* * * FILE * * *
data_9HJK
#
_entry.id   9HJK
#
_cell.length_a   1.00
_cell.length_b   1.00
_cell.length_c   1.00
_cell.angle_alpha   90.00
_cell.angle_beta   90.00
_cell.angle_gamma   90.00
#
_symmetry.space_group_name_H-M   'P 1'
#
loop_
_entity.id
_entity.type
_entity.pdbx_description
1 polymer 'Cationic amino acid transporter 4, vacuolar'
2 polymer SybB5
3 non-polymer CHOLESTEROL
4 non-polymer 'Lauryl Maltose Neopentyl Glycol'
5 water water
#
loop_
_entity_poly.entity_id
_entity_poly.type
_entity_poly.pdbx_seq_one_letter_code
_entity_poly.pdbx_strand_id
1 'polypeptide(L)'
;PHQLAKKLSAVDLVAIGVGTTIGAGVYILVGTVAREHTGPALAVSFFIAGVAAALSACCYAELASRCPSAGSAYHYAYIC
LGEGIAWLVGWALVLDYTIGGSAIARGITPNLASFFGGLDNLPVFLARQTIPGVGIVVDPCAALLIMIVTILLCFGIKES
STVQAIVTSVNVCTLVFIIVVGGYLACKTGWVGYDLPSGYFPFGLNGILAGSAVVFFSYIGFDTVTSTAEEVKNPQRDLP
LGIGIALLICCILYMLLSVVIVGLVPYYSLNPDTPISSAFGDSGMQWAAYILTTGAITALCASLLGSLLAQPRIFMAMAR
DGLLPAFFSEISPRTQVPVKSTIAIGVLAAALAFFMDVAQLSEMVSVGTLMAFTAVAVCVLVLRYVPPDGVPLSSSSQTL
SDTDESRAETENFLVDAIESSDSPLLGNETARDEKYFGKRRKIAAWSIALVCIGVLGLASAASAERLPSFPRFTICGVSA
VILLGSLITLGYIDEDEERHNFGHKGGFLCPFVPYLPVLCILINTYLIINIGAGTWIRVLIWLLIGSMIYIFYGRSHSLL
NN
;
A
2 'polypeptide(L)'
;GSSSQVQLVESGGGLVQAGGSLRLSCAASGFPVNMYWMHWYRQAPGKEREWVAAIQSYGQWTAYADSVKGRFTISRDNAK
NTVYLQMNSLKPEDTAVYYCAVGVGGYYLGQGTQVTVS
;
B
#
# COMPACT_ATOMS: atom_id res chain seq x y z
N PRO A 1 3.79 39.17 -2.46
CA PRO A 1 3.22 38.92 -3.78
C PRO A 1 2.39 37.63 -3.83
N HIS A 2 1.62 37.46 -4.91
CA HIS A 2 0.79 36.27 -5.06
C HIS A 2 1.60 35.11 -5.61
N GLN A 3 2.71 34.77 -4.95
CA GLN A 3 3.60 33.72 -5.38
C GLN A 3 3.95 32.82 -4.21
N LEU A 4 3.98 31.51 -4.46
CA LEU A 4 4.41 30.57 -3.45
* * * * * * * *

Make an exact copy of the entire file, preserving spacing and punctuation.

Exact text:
data_9HJK
#
_entry.id   9HJK
#
_cell.length_a   1.00
_cell.length_b   1.00
_cell.length_c   1.00
_cell.angle_alpha   90.00
_cell.angle_beta   90.00
_cell.angle_gamma   90.00
#
_symmetry.space_group_name_H-M   'P 1'
#
loop_
_entity.id
_entity.type
_entity.pdbx_description
1 polymer 'Cationic amino acid transporter 4, vacuolar'
2 polymer SybB5
3 non-polymer CHOLESTEROL
4 non-polymer 'Lauryl Maltose Neopentyl Glycol'
5 water water
#
loop_
_entity_poly.entity_id
_entity_poly.type
_entity_poly.pdbx_seq_one_letter_code
_entity_poly.pdbx_strand_id
1 'polypeptide(L)'
;PHQLAKKLSAVDLVAIGVGTTIGAGVYILVGTVAREHTGPALAVSFFIAGVAAALSACCYAELASRCPSAGSAYHYAYIC
LGEGIAWLVGWALVLDYTIGGSAIARGITPNLASFFGGLDNLPVFLARQTIPGVGIVVDPCAALLIMIVTILLCFGIKES
STVQAIVTSVNVCTLVFIIVVGGYLACKTGWVGYDLPSGYFPFGLNGILAGSAVVFFSYIGFDTVTSTAEEVKNPQRDLP
LGIGIALLICCILYMLLSVVIVGLVPYYSLNPDTPISSAFGDSGMQWAAYILTTGAITALCASLLGSLLAQPRIFMAMAR
DGLLPAFFSEISPRTQVPVKSTIAIGVLAAALAFFMDVAQLSEMVSVGTLMAFTAVAVCVLVLRYVPPDGVPLSSSSQTL
SDTDESRAETENFLVDAIESSDSPLLGNETARDEKYFGKRRKIAAWSIALVCIGVLGLASAASAERLPSFPRFTICGVSA
VILLGSLITLGYIDEDEERHNFGHKGGFLCPFVPYLPVLCILINTYLIINIGAGTWIRVLIWLLIGSMIYIFYGRSHSLL
NN
;
A
2 'polypeptide(L)'
;GSSSQVQLVESGGGLVQAGGSLRLSCAASGFPVNMYWMHWYRQAPGKEREWVAAIQSYGQWTAYADSVKGRFTISRDNAK
NTVYLQMNSLKPEDTAVYYCAVGVGGYYLGQGTQVTVS
;
B
#
# COMPACT_ATOMS: atom_id res chain seq x y z
N PRO A 1 3.79 39.17 -2.46
CA PRO A 1 3.22 38.92 -3.78
C PRO A 1 2.39 37.63 -3.83
N HIS A 2 1.62 37.46 -4.91
CA HIS A 2 0.79 36.27 -5.06
C HIS A 2 1.60 35.11 -5.61
N GLN A 3 2.71 34.77 -4.95
CA GLN A 3 3.60 33.72 -5.38
C GLN A 3 3.95 32.82 -4.21
N LEU A 4 3.98 31.51 -4.46
CA LEU A 4 4.41 30.57 -3.45